The Forgotten Secret of Inner Peace

Why Happiness & Contentment Elude So Many Christians

Grantley Morris

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Most of us could be enjoying more contentment than we currently know, but the Christian secret of peace and happiness eludes us because it hides where few of us – even Bible-believing Christians – would ever think of looking.

To write of how to find peace, contentment and fulfilment that is beyond the wildest dreams of even most Christians seems ludicrously audacious. I believe I can point you in the right direction, however, not by acting like a charlatan, but simply by pointing to foundational Bible truths that most of us Christians today have somehow lost sight of. That we could have missed it is staggering, and yet so many of us have.

I offer not some superficial, feel-good pep talk, nor theorizing that ends up of little practical benefit to average people. This is a passionate investigation of practical, soundly biblical, and yet rarely understood, solutions to the human condition. We have no hope of achieving this without an act of God, so would you mind adding your prayer to mine, right now?

    Lord, I look not to some human, but to you, the source of all truth. If there is something crucial in your Word that I have somehow missed, I pray with the Psalmist, “Open my eyes, that I may see wondrous things out of your law” (Psalm 119:18). I fervently ask not only that you reveal it, but that you give me the courage to embrace it. And if the following can help my quest, may I not let anything stop me from reading it.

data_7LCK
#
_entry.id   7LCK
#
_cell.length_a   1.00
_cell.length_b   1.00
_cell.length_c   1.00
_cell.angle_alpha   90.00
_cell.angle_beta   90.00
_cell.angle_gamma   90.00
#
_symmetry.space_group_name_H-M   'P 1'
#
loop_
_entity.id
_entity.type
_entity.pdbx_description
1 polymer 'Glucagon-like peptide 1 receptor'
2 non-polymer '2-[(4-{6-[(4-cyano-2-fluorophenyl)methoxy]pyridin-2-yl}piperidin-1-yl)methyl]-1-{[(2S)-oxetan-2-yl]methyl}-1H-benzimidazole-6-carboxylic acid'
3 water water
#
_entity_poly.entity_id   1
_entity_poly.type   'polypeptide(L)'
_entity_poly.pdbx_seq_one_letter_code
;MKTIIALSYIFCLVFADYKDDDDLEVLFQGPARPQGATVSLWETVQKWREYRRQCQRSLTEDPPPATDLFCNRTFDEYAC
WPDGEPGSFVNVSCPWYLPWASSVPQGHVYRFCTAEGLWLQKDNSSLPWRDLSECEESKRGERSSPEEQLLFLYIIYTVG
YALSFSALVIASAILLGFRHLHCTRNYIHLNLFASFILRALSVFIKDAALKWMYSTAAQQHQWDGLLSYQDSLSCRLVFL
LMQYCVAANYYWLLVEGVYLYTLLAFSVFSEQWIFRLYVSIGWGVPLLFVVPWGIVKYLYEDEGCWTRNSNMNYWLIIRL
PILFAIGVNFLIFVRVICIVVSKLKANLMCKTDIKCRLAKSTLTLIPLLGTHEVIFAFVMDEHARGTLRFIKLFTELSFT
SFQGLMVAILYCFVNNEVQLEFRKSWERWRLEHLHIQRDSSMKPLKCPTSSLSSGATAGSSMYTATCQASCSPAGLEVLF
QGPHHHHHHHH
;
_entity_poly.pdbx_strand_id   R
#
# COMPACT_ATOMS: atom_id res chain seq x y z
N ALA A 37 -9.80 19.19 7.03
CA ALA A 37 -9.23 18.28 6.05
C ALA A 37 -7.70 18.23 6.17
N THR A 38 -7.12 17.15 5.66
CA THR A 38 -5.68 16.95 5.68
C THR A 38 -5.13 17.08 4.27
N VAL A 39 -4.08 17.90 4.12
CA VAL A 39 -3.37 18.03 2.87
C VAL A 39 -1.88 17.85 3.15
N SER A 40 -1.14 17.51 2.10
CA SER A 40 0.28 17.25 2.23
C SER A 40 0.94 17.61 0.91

What drove me to write this webpage is witnessing first-hand the transformation over recent months that biblical truths have been making in my precious wife’s life. Since her earliest years, Vicki’s life has been relentlessly hounded by stress, strain and insecurity. It is no exaggeration to say that almost from the moment I met her, I have been awed by the courage and strength she has oozed as she has kept pushing forward. The effort she has exerted has been nothing short of heroic, but what a battle! Even though all her life it had seemed impossible, she has now leapt from striving to thriving; finding peace and contentment she had barely dared dream of. It has not been instant, but it has been dramatic.

At times even to the point of envy, I have admired Vicki’s relationship with God, but now it has taken on an entirely new dimension. There are sure to be other thrilling things ahead, but she has found a new haven in God; a cozy warmth beyond anything she had previously known, in what had seemed a cold, harsh world.

Astonishingly, the truths suddenly delivering such comfort and relief and empowerment are ones she has known almost all her life.

Revelation and life-changing spiritual transformation are most peculiar things. It’s like laying down hundreds of miles of electrical cabling. So much effort and care can be poured into the project, and yet just one loose connection anywhere along all that cabling will result in little or no current flowing through to the user. Frustratingly, everything can look perfect – indeed, close to everything can be perfect – and still the user can miss out on so much.